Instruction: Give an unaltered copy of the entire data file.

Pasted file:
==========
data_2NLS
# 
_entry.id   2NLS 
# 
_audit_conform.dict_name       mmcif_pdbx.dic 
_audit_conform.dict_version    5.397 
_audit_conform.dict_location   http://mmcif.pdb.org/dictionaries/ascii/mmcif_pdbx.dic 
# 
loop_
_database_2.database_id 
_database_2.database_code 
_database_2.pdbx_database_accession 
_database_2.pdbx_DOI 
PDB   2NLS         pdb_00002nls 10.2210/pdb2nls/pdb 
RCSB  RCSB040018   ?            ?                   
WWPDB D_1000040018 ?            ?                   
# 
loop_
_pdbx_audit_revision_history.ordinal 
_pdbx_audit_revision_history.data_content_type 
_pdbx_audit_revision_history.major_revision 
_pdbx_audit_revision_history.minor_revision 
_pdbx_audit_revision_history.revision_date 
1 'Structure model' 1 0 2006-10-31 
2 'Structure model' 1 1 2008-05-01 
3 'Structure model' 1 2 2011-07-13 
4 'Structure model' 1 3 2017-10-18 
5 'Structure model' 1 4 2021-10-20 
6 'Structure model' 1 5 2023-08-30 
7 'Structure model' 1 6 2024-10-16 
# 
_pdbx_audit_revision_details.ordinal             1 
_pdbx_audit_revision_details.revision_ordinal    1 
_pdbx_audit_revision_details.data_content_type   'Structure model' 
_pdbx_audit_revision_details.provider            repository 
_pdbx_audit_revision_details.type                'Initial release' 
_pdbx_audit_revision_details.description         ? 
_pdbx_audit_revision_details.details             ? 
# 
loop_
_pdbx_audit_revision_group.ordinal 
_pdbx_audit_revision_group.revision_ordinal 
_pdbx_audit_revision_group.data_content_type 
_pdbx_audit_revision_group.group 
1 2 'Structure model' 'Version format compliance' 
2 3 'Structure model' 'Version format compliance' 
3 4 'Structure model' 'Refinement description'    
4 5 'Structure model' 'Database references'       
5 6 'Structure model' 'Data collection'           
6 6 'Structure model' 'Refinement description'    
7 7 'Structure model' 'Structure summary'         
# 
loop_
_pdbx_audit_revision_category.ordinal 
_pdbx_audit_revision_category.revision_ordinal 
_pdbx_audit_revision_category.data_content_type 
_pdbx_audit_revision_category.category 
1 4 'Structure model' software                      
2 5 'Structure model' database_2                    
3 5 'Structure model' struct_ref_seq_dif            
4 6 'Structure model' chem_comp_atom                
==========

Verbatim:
data_2NLS
# 
_entry.id   2NLS 
# 
_audit_conform.dict_name       mmcif_pdbx.dic 
_audit_conform.dict_version    5.397 
_audit_conform.dict_location   http://mmcif.pdb.org/dictionaries/ascii/mmcif_pdbx.dic 
# 
loop_
_database_2.database_id 
_database_2.database_code 
_database_2.pdbx_database_accession 
_database_2.pdbx_DOI 
PDB   2NLS         pdb_00002nls 10.2210/pdb2nls/pdb 
RCSB  RCSB040018   ?            ?                   
WWPDB D_1000040018 ?            ?                   
# 
loop_
_pdbx_audit_revision_history.ordinal 
_pdbx_audit_revision_history.data_content_type 
_pdbx_audit_revision_history.major_revision 
_pdbx_audit_revision_history.minor_revision 
_pdbx_audit_revision_history.revision_date 
1 'Structure model' 1 0 2006-10-31 
2 'Structure model' 1 1 2008-05-01 
3 'Structure model' 1 2 2011-07-13 
4 'Structure model' 1 3 2017-10-18 
5 'Structure model' 1 4 2021-10-20 
6 'Structure model' 1 5 2023-08-30 
7 'Structure model' 1 6 2024-10-16 
# 
_pdbx_audit_revision_details.ordinal             1 
_pdbx_audit_revision_details.revision_ordinal    1 
_pdbx_audit_revision_details.data_content_type   'Structure model' 
_pdbx_audit_revision_details.provider            repository 
_pdbx_audit_revision_details.type                'Initial release' 
_pdbx_audit_revision_details.description         ? 
_pdbx_audit_revision_details.details             ? 
# 
loop_
_pdbx_audit_revision_group.ordinal 
_pdbx_audit_revision_group.revision_ordinal 
_pdbx_audit_revision_group.data_content_type 
_pdbx_audit_revision_group.group 
1 2 'Structure model' 'Version format compliance' 
2 3 'Structure model' 'Version format compliance' 
3 4 'Structure model' 'Refinement description'    
4 5 'Structure model' 'Database references'       
5 6 'Structure model' 'Data collection'           
6 6 'Structure model' 'Refinement description'    
7 7 'Structure model' 'Structure summary'         
# 
loop_
_pdbx_audit_revision_category.ordinal 
_pdbx_audit_revision_category.revision_ordinal 
_pdbx_audit_revision_category.data_content_type 
_pdbx_audit_revision_category.category 
1 4 'Structure model' software                      
2 5 'Structure model' database_2                    
3 5 'Structure model' struct_ref_seq_dif            
4 6 'Structure model' chem_comp_atom                